Nameri National Park

 
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© Sumit Sen


Introduction

Nameri National Park is located in the foothills of the Eastern Himalaya in the Sonitpur District of Assam, India. It is one of the richest and most threatened reservoirs of plant and animal life in the world. The Pakhui (Pakke) Sanctuary of Arunachal Pradesh adjoins the Park on its Northeastern side. The Park extends up to east and south west bank of the river Bor Dikorai from interstate boundary at Sijussa to the left bank of Jia Bharali River up to the south bank of Balipara Reserve Forest. 

© Sumit Sen

The area is drained by the Jia Bharali and its tributaries namely the Diji, Dinai, Doigurung, Nameri, Dikorai, Khari etc. The Park covers an area of 200 sq. km. and is augmented by parts of the Balipara Reserve Forests Area, which acts as a 64 sq. km. buffer on the opposite side of the Jia Bharali and 80 sq. kms. of the Nauduar Reserve Forests. The terrain is uneven with altitudes ranging from 80 meters along the river banks to 225 meters in the central and northern parts.

© Sumit SenThe eco-region is part of the North Bank Landscape and is an Eastern Himalayan Mega Biodiversity Hotspot. It is one of the richest areas in the world in terms of Plant Functional Type and Plant Functional Complexity. The area is influenced by the tropical monsoons, which cause rainfall to be seasonal and heavy with an average 3,400 mm of rain falling between May and September.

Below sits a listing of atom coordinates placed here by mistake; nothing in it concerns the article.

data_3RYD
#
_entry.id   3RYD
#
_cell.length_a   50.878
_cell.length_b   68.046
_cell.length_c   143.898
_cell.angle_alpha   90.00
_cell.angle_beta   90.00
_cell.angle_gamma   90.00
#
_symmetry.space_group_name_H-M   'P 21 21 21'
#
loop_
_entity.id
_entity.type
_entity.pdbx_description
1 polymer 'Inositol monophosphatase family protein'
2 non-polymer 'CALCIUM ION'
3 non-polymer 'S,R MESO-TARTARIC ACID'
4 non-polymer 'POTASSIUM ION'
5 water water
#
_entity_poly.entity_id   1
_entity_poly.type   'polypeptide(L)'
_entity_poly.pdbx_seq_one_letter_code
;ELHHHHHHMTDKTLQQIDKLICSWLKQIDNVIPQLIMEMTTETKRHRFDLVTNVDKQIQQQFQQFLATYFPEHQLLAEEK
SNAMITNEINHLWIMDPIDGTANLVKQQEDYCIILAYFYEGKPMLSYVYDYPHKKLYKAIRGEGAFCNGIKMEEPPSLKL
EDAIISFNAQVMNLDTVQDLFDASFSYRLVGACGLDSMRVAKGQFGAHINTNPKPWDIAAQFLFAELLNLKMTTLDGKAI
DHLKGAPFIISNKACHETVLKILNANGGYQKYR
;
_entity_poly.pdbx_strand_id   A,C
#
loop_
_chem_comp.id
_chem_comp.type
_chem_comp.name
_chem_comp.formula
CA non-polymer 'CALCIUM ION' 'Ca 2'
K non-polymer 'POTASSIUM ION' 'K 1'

Vegetation

Most parts of Nameri are covered by 'Moist Mixed, Deciduous Forests' (3C/ 2.S.I.) and over 600 species of plants can be found in the area. Tropical evergreen and Semi-evergreen forests mingle here with the moist deciduous forests while cane and bamboo brakes and narrow strips of open grassland can be found along the many rivers. Key plant species include: Albizzia lucida, Albizzia procera, Amoora wallichii, Artocarpus chaplasha, Baccaurea sapida, Bischofia javanica, Bombax ceiba, Canarium strictum, Castanopsis indica, Cordia dichotoma, Cinnamomum cecicodaphnea, Dendrocalamus hamiltonii, Dillenia indica, Duabanga grandiflora, Duabanga sonneratoides, Dysoxylum procerum, Endospermum chinense, Lagerstroemia flos-reginae, Litsea sebifera, Mesua ferrea, Morus roxburghii, Premna bengalensis, Pseudostachyum polymorphum, Pterospermum acerifolium, Sapium baccatum, Shorea assamica, Sterculia hamiltonii, Syzygium cumini, Terminalia citrina, Terminalia myriocarpa, Trewia nudiflora and Vatica lanceaefolia.